U.S. Has These Options to Stop A Missile Coming from North Korea

North Korea has launched two missile tests in the last two days, and Japan believes the regime's intercontinental ballistic missiles (ICBMs) have the potential to reach the U.S.

On Friday, South Korea's Joint Chiefs of Staff reported that an ICBM was launched from North Korea's capital Pyongyang around 10:15 a.m. local time and that it flew about 621 miles east, reaching an altitude of 3,790 miles.

"The ICBM-class ballistic missile launched this time could have a range of over 15,000 km [approximately 9,321 miles] when calculated based on the flight distance of this ICBM," Japanese Defense Minister Yasukazu Hamada said in a statement.

"It depends on the weight of the warhead, but in that case, the U.S. mainland would be included in the range," Hamada added.

The U.S., which called the missile test a "brazen" violation of U.N. resolutions, is analyzing the details of Friday's launch, but it is not the first time intelligence officials have prepared for a strike to make its way across the Pacific Ocean.

Back in 2017, then-Defense Secretary James Mattis said another missile launched by North Korea that year showed its ability to hit "everywhere in the world," including the U.S.

However, there are options to prevent a destructive missile strike from reaching the U.S., and intelligence officials have worked to reinforce such defense systems as North Korea has continued to develop its long-range weapons.

ICBM North Korea U.S.
Above, a South Korean Air Force F-35 fighter is seen during air drills in response to North Korea's ICBM launch on November 18, at an undisclosed location in South Korea. North Korea has launched two missile tests in the last two days, and Japan believes the regime's intercontinental ballistic missiles have the potential to reach the U.S. South Korean Defense Ministry/Getty Images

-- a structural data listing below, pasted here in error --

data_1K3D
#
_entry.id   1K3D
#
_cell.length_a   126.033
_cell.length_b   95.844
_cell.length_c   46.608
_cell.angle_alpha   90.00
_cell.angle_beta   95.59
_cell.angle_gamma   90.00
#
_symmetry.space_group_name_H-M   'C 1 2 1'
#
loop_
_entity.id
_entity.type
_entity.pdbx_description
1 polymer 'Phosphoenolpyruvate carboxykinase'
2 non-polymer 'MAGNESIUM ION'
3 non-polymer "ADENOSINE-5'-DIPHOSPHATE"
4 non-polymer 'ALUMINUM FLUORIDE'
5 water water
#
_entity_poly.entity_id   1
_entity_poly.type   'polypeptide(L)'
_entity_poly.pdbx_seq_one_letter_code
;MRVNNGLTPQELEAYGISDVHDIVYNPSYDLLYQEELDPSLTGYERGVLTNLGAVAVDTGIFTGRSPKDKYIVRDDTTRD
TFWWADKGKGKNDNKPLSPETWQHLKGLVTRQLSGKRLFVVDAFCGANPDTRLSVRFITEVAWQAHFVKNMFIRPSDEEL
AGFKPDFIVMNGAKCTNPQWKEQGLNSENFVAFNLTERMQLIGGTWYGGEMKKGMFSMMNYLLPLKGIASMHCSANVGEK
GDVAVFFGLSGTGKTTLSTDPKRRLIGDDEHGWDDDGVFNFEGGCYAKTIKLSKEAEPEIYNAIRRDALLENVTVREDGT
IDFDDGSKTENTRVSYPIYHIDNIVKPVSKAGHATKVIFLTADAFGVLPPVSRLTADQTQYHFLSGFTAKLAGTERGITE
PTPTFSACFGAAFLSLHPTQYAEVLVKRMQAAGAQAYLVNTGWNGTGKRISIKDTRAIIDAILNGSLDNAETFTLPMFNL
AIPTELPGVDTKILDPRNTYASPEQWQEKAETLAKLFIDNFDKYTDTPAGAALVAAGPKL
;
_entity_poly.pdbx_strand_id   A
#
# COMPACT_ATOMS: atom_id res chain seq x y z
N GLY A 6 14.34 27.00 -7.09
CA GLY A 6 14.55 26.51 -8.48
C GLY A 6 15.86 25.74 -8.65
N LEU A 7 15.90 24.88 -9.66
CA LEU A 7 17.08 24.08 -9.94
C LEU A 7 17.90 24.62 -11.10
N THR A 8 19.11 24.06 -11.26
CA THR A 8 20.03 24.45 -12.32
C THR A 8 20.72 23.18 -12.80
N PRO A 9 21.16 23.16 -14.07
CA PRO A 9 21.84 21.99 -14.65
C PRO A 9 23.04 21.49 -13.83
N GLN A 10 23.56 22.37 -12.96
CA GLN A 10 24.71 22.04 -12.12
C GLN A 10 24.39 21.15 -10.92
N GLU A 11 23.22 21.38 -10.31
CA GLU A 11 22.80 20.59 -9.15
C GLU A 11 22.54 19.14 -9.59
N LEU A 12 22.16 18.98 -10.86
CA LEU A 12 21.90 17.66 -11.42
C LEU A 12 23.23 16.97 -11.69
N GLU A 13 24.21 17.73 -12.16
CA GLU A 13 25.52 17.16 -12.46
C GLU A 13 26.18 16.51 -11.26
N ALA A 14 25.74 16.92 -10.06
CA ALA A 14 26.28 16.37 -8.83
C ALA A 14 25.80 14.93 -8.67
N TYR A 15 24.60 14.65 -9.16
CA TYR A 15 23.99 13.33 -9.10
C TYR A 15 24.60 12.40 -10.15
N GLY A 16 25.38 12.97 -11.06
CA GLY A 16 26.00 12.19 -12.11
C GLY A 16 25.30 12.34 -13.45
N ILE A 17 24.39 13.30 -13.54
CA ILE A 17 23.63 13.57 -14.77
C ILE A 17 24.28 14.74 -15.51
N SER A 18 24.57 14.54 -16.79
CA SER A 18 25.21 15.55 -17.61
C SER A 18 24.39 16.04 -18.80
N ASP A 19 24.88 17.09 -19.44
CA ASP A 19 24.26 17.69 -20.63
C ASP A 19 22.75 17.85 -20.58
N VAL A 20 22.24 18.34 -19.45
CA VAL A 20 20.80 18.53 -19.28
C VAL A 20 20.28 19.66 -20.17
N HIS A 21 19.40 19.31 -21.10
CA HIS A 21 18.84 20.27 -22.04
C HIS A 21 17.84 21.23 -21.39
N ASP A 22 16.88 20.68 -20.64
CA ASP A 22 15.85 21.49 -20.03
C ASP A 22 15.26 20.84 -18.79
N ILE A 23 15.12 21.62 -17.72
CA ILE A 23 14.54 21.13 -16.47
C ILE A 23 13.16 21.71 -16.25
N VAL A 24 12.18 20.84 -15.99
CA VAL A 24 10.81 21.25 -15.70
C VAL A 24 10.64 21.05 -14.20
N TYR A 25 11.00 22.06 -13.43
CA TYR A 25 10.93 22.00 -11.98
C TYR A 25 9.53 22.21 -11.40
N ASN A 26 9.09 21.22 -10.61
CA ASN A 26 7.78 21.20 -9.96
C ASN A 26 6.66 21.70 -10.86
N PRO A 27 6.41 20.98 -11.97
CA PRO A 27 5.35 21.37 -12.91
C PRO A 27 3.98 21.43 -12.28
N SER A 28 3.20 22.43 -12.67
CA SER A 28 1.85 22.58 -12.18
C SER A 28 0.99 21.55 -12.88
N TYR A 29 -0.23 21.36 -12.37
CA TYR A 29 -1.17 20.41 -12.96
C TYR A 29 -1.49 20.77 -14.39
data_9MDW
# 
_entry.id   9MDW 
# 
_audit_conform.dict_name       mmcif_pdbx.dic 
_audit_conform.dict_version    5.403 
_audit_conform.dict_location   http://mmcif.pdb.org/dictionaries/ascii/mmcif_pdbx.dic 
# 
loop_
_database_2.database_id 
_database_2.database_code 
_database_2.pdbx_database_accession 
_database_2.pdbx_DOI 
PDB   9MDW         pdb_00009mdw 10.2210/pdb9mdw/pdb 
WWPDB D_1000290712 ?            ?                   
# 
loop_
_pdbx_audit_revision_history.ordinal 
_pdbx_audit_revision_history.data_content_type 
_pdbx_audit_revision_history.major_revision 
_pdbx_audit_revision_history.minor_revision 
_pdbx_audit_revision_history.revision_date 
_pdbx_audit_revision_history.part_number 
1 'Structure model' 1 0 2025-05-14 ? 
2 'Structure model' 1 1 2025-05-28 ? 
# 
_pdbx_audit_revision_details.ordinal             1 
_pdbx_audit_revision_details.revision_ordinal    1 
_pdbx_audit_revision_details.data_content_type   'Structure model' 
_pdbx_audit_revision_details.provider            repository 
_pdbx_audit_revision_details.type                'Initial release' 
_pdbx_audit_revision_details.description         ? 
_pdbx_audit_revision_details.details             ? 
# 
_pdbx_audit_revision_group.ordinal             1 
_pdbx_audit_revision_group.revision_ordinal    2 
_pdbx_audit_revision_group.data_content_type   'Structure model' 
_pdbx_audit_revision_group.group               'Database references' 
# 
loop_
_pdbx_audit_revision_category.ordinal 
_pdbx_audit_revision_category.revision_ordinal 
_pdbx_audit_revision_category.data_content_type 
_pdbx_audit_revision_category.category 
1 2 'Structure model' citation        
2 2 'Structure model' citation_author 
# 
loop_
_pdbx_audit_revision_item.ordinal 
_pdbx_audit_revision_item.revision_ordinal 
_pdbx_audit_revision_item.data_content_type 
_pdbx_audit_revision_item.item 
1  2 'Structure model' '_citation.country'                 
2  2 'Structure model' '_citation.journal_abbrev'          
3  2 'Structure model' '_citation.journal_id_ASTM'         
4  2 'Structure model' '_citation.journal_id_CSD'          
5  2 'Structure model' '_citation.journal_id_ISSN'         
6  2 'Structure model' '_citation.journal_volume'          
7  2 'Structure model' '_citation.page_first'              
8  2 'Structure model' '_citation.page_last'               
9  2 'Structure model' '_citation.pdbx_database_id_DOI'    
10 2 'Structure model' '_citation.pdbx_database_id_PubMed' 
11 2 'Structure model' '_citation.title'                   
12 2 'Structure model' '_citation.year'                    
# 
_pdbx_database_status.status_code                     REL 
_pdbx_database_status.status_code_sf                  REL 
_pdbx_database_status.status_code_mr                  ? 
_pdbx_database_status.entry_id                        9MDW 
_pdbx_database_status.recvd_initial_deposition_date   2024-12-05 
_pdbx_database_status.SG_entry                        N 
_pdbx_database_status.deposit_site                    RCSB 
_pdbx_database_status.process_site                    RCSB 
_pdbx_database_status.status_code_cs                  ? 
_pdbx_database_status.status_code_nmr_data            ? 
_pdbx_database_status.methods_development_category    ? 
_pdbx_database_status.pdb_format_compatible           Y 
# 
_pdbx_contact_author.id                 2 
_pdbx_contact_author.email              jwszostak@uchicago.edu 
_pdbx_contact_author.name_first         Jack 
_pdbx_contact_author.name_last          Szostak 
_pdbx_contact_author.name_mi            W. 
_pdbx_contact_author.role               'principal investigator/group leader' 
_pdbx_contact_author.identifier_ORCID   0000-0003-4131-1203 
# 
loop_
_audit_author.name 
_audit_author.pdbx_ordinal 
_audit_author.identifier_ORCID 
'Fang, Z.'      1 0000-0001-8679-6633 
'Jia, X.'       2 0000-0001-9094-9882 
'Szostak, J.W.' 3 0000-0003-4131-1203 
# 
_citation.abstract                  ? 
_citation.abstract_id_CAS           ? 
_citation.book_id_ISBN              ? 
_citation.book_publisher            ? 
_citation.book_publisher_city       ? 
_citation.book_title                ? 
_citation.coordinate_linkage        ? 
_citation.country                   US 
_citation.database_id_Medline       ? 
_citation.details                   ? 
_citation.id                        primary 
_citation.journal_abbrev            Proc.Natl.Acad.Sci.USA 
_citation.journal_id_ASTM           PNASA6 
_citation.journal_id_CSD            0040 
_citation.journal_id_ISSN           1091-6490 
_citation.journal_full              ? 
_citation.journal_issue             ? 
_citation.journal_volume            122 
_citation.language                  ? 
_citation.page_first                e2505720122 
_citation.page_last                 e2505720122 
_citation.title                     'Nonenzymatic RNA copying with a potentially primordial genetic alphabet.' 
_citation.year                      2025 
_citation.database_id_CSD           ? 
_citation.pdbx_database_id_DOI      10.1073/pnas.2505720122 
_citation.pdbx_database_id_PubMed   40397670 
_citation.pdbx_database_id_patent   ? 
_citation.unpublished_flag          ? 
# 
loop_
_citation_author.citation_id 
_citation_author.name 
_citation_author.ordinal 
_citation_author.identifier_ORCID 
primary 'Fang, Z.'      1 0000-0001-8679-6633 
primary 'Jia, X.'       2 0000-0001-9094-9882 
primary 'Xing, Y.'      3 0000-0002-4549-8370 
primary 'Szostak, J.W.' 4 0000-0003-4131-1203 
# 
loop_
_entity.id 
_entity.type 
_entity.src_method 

Steve Shinkel, a professor of air and space warcraft at the U.S. Naval War College, told Newsweek that the Department of Defense has 44 Ground Based interceptors (GBIs) located in California and Alaska that have the capability to intercept an ICBM coming from North Korea.

GBIs are anti-ballistic missile components to the U.S.' Ground-Based Midcourse Defense system that are "designed to deter an adversary with a limited number of nuclear weapons, such as North Korea may possess," Shinkel explained.

Although they wouldn't be able to defeat a warhead coming from Russia or China, GBIs can intercept a North Korean ICBM during the mid-course phase of flight outside the atmosphere.

However, Shinkel said the development of hypersonic glide vehicles continues to pose a "significant threat and challenge" because the U.S. has not yet developed a defense for the hypersonic weapon technology that Russia and China have pursued. On March 19, Russian military officials claimed they fired hypersonic missiles for the first time.

Shortly after, General Glen VanHerck, commander of United States Northern Command (USNORTHCOM) and North American Aerospace Defense Command (NORAD), urged the DoD to develop the technology to help "determine whether an attack is underway and provide national leaders with as much time and as many options as possible."

"I cannot defend, nor am I tasked to defend, against a hypersonic glide vehicle attack," VanHerck said in a March 24 statement.

"It is imperative that the Department of Defense develop and field an integrated space-based domain awareness network capable of detecting and tracking ICBMs, hypersonic weapons, and cruise UNCLASSIFIED 17 missiles as quickly as possible," he added.